Soda consumption, screen time, team sports at school influence students' weight

October 30, 2012

Soda consumption, TV and video/computer games, and the frequency of meals heavily influenced students' weight in an Indiana University study that examined the impact of a school-based obesity intervention program over an 18-month period.

More and screen time meant students were more likely to be overweight or to . The more frequently students ate meals each day, the less likely they were to stay overweight or gain weight during the study, which examined the Healthy, Energetic, Ready, Outstanding, Enthusiastic Schools program.

Dong-Chul Seo, associate professor in the IU School of Public Health-Bloomington, said participation in team sports also contributed to students' ability to achieve a healthy weight.

"Schools and families may be able to successfully focus on these modifiable risk factors, decreasing the burden of ," he said.

HEROES, implemented by schools in southern Indiana, northwestern Kentucky and southeastern Illinois, is sponsored by the Welborn Baptist Foundation and based on the Centers for Disease Control and Prevention's Coordinated School Health Model. HEROES is intended to enhance schoolwide wellness culture through changes in physical education, nutrition, the physical environment, health promotion efforts for school staff and family, and community involvement. Researchers from IU's School of Public Health-Bloomington and the Indiana Institute on Disability and Community have been evaluating the HEROES initiative for the past four years.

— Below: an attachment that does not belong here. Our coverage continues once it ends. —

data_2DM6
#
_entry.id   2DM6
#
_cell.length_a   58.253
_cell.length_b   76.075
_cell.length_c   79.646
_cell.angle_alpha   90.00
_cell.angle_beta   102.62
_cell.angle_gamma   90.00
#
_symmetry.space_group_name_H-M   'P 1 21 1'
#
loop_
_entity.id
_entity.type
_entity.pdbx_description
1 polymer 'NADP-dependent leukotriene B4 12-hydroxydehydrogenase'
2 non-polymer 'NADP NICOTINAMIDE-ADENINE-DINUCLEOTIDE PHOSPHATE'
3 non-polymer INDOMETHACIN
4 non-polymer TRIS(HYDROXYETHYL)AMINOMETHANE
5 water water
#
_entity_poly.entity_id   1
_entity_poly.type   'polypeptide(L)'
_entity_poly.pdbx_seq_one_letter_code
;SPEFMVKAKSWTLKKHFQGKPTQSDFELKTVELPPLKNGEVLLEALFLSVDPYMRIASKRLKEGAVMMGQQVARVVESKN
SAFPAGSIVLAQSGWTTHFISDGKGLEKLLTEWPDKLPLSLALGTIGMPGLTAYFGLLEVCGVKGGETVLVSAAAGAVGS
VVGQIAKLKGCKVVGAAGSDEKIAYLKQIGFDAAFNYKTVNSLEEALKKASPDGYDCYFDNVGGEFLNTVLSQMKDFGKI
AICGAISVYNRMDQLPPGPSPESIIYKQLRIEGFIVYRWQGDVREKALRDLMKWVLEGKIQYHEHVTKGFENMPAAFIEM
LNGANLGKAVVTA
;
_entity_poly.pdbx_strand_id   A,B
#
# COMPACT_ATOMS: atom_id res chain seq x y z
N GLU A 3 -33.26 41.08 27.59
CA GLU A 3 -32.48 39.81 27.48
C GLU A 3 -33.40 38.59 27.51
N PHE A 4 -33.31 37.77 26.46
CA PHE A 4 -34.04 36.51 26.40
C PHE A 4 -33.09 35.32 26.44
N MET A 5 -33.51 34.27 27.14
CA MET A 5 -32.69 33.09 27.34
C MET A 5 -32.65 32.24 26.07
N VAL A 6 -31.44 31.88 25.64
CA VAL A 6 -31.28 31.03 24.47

"Predictors for Persistent Overweight, Deteriorated Weight and Improved Weight Status During 18 Months in a School-Based Longitudinal Cohort" involved 5,309 students at 11 schools.

Seo said the findings confirm the connection between higher levels of soda consumption and persistent overweight and deteriorating weight status, and they support the recent and controversial New York City ban on sales of supersized soda and other sweetened beverages.

The finding about the relationship between the number of meals students eat daily and their weight contributes to a scant amount of evidence in this area.

"Thus, encouraging students to maintain a regular meal pattern with at least three meals a day appears to be a good strategy to help students achieve healthy weight," Seo said.

The research found that the overall socio-economic status of a school had an impact on students. Those attending schools with lower socio-economic status were more likely to be overweight or to gain weight during the study period. This could reflect the greater opportunities students have for nutritious food offerings and physical activity at schools with high socio-economic status, Seo said, or it could reflect peer influence.

Seo will discuss this study with Mindy King at 6:15 p.m. EDT Tuesday, Oct. 30. Co-authors are King and Danielle Neukam, with the Indiana Institute on Disability and Community at IU; Nayoung Kim, IU School of Public Health-Bloomington; and Rhonda Meade, Welborn Baptist Foundation.